Many of you know that I am a Middle School music teacher as well as an author.  One of the things I enjoy most about being a music teacher is that I can have meaningful discussions with my students about the music that accompanies films.  And when those films are based on literary works, well, I just love that part of my job even more.  Our most recent discussion:  The music from the Harry Potter movies.

This discussion afforded me the opportunity to revisit those wonderful stories by J.K. Rowling, bringing back memories of my son, aged five at the time, being handed a set of the books by my grandmother.  All of the books hadn’t been written yet, but we had perhaps the first five books in the collection.  I began reading them to my son, with the plan of seeing the first movie together at the theater.

I had almost forgotten the impact of those stories on our family.  The way J.K. Rowling weaves the tale so completely, creating a multi-faceted, multi-layered world that so many of us wished was real.  Her characters became household names which we felt a full range of emotions for, from love, to empathy, to fear, to sheer hatred.  Rowling’s world of Harry Potter became an extension of our own, a fantasy we got to live out with her, if only for a short while.

The books that my grandmother had gifted to my son came at a perfect time.  Reading them and watching the films spanned a decade our lives.  The highs, the lows, the miracles, the magic.  We didn’t know it, but we needed it, and when we discovered it, we ran with it.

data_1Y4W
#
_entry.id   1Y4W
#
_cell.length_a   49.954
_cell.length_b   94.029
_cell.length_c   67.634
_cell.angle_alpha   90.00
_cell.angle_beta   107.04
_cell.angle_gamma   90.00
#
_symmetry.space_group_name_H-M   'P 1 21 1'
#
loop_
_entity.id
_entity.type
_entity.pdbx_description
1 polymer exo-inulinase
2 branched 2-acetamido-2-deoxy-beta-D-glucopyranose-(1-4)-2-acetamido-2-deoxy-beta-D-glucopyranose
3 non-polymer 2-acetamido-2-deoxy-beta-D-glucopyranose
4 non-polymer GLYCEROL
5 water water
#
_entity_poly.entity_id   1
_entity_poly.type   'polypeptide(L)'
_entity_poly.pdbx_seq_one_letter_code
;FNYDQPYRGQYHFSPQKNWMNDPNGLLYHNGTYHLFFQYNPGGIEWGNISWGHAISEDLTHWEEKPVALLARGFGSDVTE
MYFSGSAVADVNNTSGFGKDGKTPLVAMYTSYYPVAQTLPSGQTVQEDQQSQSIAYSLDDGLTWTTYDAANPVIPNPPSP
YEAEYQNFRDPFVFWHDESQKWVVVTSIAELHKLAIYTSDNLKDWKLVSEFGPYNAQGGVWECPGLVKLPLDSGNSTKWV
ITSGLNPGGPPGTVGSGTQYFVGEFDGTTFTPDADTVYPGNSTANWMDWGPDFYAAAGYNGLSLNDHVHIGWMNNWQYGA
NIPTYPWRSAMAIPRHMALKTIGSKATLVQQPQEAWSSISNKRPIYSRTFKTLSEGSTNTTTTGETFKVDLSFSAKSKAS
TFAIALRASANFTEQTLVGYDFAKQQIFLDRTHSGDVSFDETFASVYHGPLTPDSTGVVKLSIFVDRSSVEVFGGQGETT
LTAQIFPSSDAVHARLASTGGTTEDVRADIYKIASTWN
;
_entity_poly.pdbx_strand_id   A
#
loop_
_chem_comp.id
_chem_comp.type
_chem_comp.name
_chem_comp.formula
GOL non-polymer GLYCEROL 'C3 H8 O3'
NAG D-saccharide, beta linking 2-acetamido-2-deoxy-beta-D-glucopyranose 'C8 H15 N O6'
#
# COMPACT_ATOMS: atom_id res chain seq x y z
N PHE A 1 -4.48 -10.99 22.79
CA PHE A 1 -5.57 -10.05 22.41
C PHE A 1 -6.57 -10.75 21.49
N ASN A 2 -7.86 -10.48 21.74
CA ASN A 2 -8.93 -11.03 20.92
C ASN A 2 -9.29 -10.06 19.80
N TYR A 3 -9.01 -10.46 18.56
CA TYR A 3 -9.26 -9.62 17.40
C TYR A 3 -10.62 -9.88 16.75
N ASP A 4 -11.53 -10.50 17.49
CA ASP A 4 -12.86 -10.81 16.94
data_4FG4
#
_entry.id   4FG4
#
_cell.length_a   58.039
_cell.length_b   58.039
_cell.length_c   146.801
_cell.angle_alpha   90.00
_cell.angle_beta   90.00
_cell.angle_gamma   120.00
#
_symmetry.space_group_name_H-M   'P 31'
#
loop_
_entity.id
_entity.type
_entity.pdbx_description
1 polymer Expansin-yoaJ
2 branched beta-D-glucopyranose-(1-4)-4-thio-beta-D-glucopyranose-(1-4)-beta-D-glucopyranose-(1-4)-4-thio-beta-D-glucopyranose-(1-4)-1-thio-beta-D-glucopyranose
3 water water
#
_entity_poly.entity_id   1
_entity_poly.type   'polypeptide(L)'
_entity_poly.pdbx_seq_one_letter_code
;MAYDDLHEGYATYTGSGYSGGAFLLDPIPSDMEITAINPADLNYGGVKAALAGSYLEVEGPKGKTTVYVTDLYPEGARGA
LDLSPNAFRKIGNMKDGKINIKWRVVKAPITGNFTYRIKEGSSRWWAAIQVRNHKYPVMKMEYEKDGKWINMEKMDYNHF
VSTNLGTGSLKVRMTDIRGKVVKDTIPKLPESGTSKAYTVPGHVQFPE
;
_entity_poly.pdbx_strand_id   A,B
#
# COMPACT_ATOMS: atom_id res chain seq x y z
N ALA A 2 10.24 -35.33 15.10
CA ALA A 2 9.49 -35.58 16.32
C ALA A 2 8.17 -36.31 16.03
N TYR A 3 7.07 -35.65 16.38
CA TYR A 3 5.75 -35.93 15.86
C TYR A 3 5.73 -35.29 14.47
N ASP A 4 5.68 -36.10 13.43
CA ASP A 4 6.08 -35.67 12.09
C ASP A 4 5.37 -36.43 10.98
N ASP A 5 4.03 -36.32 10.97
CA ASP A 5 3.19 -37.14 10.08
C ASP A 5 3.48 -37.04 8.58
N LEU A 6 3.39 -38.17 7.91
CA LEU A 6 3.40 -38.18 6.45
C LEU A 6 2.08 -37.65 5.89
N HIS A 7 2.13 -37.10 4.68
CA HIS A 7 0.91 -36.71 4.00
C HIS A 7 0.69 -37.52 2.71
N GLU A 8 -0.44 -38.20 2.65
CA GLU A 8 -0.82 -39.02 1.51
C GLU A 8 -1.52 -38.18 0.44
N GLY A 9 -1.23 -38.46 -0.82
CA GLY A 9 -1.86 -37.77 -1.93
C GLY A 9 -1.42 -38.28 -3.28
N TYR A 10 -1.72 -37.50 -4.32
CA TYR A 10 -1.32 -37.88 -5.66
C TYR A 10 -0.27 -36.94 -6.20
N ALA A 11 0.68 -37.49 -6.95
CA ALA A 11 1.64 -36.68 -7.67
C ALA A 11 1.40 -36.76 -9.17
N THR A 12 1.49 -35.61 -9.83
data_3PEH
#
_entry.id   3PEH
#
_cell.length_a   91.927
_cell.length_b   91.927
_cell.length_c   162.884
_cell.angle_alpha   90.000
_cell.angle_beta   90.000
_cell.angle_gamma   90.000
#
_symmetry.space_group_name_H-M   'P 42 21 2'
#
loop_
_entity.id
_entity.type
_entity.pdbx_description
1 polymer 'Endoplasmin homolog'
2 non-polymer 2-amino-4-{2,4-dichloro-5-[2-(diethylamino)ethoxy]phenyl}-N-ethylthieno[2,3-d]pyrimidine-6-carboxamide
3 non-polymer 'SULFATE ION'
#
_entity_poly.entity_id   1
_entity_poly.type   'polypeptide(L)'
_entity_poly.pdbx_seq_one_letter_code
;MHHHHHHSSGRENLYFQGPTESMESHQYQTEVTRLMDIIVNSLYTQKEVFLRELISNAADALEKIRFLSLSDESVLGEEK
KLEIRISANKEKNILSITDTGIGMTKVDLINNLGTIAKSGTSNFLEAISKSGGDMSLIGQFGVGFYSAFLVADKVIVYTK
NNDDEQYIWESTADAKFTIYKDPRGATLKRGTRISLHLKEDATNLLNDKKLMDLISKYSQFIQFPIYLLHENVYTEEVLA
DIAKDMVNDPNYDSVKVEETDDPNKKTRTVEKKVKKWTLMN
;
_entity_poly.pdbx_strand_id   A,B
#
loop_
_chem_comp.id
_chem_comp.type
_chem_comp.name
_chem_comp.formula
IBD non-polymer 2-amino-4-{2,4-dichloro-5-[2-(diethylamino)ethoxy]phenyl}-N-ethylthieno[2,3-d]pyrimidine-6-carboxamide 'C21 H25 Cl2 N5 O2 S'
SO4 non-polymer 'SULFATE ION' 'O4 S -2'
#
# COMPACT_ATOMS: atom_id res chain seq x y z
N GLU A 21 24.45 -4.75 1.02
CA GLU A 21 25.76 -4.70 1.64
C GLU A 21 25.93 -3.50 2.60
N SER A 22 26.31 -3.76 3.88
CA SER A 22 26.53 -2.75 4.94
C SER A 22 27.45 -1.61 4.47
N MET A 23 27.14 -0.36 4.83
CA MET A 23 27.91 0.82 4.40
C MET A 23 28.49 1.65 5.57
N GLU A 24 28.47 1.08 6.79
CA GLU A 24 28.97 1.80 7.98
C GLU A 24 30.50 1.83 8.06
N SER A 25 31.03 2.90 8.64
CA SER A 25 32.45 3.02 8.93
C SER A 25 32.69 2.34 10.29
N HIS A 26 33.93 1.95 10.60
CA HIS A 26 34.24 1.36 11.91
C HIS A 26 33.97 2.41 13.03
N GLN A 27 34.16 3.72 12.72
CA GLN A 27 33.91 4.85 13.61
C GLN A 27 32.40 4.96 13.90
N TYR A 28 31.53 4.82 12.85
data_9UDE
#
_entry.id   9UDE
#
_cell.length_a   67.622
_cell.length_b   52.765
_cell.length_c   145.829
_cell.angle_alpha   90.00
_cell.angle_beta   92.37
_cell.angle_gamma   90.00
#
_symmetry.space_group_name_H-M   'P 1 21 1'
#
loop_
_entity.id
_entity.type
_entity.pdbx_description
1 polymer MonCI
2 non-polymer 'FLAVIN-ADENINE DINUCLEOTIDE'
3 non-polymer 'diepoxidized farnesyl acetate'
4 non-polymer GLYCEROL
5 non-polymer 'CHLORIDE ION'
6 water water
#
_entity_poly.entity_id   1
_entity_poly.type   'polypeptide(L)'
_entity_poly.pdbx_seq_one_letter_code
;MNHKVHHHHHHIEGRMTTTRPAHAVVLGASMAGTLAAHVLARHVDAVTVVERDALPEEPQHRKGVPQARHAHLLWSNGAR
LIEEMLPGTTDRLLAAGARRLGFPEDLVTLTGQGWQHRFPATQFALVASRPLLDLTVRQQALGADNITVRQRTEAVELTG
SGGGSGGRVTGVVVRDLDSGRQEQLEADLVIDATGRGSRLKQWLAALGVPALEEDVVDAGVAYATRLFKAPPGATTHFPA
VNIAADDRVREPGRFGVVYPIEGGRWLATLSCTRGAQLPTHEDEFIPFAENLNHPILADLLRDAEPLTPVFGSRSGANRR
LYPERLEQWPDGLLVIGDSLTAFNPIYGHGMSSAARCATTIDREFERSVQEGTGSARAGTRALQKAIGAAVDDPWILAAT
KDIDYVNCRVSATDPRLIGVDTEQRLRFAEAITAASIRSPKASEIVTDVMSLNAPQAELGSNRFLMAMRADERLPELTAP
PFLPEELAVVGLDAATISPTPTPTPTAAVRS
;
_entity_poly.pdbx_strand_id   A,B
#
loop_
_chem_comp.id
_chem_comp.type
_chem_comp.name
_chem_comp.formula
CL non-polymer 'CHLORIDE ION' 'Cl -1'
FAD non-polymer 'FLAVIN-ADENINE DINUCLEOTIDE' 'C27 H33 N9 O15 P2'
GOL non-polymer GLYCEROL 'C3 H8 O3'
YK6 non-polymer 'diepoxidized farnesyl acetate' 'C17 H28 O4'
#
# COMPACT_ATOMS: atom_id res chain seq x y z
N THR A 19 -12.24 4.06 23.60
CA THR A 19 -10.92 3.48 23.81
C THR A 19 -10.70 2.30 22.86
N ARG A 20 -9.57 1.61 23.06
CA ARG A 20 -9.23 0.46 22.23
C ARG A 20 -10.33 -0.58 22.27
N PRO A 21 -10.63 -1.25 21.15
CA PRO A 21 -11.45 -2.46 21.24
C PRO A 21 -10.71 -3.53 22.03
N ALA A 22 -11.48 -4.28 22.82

I waited in line for Deathly Hallows, which arrived in our local Border’s when my son was nine and my daughter was seven-months old.

And I cried when it was over.  I cried because of how beautifully she wrapped up the story. I cried because there would be no more; nothing new to look forward to.

But this week it hit me:  It isn’t over.

thank you

To be able to revisit these old friends is a gift that storyteller’s give to their readers.  I thank J.K. Rowling for being that storyteller for my family.  The Harry Potter series became a part of the lives of so many kids, of which my son was one.  Because he was the age he was when we began the journey of Harry Potter together, he got to grow alongside Harry, Ron, and Hermione, as they grew up in Hogwarts.

And I got to go through it with him.  Another gift to be thankful for.

Thank you, J.K. Rowling, for your wondrous gift to my family and the world.

 

My Post-Conference High

 

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Greetings!

I just got home from a writer’s conference, and it was a good one.  I thought I might share some of the awesomeness with you all.  First, a little bit of background:

I heard about the Lakefly Literary conference in OshKosh, Wisconsin on Twitter a few months ago, when one of my good Twitter friends posted about it.  My thought at the time:  Sounds like fun!  I wish I could go!

Then I went online, and read about the lineup of workshops and presenters.  I admit that I was not familiar with the presenters.  They seemed to be local to Wisconsin, and here I am in Northern New York.  But the workshops seemed to be just what I needed, especially the one about making a marketing plan.  Also, the price point couldn’t be beat.  But the final thing that tipped the cart for me was the fact that several of my Twitter friends would be there, live and in person, and what an opportunity it would be to meet face to face.